*I was quite distracted during this session with my own Thesis proposal. Also the ‘teaching’ style was entirely reading an article that we didn’t even have a copy of. Still, I’ll list a few major points of the class; and the update will be brief.*

Today’s session was led by Dr. Joseph George, UTC faculty for Pastoral Ministry and Counselling, and focussed on ’emperical study’.

At UTC there is a common push for the value of emperical studies, even in Theology papers. So, Dr. George focussed on the the problems and methods of emperical study in the field of social research.

His article details:
Joseph George, “Research in Pastoral Care and Counselling: Methodological Issues and Directions.” Bangalore Theological Forum (June 2004): 80-100.

Honestly, I wasn’t interested to hearing an article being read, so I am not able to reflect adequately on the content until I myself have read the article for myself.  But this is the conclusion of his paper. I have highlighted key ideas.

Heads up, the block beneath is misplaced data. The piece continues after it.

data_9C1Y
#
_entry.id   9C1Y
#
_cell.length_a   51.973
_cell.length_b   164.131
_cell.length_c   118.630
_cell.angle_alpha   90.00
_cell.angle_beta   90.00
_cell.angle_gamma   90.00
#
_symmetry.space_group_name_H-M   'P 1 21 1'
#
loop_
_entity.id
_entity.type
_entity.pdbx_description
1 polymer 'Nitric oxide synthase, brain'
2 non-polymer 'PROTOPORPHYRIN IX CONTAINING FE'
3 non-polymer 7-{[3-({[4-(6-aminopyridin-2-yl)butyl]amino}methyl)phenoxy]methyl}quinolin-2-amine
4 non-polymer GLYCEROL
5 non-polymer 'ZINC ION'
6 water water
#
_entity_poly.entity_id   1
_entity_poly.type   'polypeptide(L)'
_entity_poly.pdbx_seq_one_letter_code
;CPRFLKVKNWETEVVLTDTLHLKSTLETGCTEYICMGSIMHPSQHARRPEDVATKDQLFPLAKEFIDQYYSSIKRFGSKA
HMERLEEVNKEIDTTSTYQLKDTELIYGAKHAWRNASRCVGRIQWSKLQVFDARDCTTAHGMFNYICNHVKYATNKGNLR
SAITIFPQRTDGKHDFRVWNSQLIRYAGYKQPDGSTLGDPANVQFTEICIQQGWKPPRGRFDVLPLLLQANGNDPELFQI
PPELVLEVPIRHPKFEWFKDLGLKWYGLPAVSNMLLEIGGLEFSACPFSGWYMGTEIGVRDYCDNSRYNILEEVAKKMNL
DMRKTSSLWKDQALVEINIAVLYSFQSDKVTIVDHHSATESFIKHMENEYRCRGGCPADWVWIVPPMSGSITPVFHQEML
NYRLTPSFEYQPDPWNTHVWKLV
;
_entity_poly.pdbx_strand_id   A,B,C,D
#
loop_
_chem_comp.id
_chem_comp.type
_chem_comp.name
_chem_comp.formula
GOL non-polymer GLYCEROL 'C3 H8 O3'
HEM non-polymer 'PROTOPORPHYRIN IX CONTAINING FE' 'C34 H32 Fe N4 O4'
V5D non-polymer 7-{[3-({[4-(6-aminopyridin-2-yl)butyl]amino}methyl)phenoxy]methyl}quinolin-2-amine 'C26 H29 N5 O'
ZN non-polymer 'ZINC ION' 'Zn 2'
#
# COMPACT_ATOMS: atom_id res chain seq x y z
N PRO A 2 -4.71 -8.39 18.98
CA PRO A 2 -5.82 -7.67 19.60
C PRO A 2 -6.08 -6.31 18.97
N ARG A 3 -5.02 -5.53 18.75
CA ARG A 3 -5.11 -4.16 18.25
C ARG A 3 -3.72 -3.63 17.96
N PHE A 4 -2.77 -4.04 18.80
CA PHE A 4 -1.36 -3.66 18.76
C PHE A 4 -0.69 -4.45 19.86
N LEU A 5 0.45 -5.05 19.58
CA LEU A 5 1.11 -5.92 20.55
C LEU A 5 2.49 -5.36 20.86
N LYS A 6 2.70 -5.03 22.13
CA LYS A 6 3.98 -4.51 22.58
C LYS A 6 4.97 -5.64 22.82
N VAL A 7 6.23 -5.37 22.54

“Social Research venture is a skilled task that involves commitment for thorough and systematic investigation of a topic/event/people/behavior/phenomenon in order to find facts, to interpret, draw conclusions, and to suggest practical implications. The researcher must be fully aware of a methodology that will help him/her to integrate data from the field with theoretical and theological insights. A pastoral counsellor/researcher is more than a social researcher. He/she must discern the theological vision and commitment to the community as important dimensions of his/her vocation. The researcher needs theoretical as well as practical skills in order to undertake a project and bring it to completion. One’s continuous reading and practice in the field will enable the scholar to conceptualize, design, execute, and interpret, and to make conclusions that could be inter-subjectively verifiable and reliable.” p. 96.

Hope this will give at least a glimpse of what was covered today.